Avril Lavigne is releasing new music, Ben Affleck and JLO are engaged, low-rise jeans are cool again and so are thin eyebrows. We are in the midst of a full-blown 00’s comeback. We hear some of you cheering – some of you sobbing.
For us millennial and early Gen-Z babies, the artists of the 2000s were our first introductions to the world of contemporary art, and are forever firm favourites.
We’ve been looking back on the fantastic decade of Pop Punk, enormous iPods, and Juicy tracksuits and have chosen a selection of our favourite female artists making a splash in the 2000s.
American realist painter Ellen Altfest captures the human body and vegetation from unique, cropped perspectives. Her compositions which are “awkward and go against what might be considered pleasing” were building in popularity through the first decade of the 21st Century.
Julie Mehretu’s large-scale deeply-layered abstract paintings were making a big splash in the 00s. The Ethiopian-American artist was named one of Time’s 100 Most Influential People in 2020.
Lisa Yuskavage’s saucy portraits were making a big impact in the noughties, and she sold out her solo show in New York before its doors even opened. Her work is closely tied to the history of nude painting and marks the return of figurative painting in contemporary art.
Ostojić rose to international fame following her 2005 poster ‘EU panties’ which satirically referenced the work of Gustave Courbet. The Yugoslavian-born artist takes a critical view at European politics in her performances and posters.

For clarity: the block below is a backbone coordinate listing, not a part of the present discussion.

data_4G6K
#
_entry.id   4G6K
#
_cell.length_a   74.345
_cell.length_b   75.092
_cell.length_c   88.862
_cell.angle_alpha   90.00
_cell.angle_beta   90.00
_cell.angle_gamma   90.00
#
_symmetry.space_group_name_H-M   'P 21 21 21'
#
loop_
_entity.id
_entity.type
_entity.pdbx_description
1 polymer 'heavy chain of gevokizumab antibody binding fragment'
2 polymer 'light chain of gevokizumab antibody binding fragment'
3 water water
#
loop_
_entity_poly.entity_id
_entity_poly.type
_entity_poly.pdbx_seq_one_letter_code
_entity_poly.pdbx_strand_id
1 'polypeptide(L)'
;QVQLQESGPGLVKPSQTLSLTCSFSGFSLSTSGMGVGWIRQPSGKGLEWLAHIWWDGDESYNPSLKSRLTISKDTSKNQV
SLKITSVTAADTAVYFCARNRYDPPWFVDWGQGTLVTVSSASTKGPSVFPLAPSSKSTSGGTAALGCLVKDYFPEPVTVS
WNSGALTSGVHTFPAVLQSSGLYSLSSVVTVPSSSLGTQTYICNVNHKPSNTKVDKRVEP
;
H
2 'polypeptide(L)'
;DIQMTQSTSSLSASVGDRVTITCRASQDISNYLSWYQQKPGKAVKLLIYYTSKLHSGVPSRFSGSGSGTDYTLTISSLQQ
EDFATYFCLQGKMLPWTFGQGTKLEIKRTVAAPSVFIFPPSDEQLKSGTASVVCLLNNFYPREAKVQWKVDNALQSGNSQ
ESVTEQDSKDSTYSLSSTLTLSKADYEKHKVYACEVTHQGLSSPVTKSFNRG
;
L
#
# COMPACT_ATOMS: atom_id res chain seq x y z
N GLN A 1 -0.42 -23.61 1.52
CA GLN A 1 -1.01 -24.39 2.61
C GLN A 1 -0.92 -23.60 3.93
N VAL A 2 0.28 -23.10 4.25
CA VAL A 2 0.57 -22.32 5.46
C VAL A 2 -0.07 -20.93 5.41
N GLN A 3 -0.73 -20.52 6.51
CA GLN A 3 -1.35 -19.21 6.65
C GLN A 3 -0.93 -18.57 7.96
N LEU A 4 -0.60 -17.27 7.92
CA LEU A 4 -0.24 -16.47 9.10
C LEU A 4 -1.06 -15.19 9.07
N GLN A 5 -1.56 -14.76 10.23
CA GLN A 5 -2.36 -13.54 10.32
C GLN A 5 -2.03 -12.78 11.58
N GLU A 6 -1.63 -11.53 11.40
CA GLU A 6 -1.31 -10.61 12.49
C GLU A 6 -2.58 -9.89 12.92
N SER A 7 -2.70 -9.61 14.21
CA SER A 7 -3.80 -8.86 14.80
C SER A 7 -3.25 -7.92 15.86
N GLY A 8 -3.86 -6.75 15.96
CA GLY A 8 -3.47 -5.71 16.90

South African artist Marlene Dumas captures intense emotions in her water-y portraits. Dumas’ art explores what it means to be “masculine” or “feminine” which was an ever more public discussion in 2000s.
Performance and installation artist Tania Bruguera was born in Havana and addresses Cuban politics, power, and control in her work. Her 2008 performance Tatlin’s Whisper #5 in London’s Tate Modern was a huge hit.
Probably the most famous name on our list, English artist Sarah Lucas’s sculptural and photography practice is synonymous with the British art scene of the late 90s and early 00s. She said of her work “art is like having a nail file and being in prison and trying to get out”.
Columbian artist Doris Salcedo’s work deals with issues of political unrest, immigration, and metamorphosis. In 2007, she was the 8th artist to be commissioned to create work in the Tate Modern Turbine Hall, for which she created a 167-meter long crack Shibboleth through the space.
Investigating conflict, death, and dying in her work, Mexican artist Teresa Margolles originally trained as a forensic pathologist and creates her work from a studio in a morgue.
Another famous name, sculptor and installation artist Cornelia Parker created some of her most well-known and celebrated work in the 1990s and 2000s. She received an OBE in 2010, and three honorary degrees through the noughties.
Author: Verity Babbs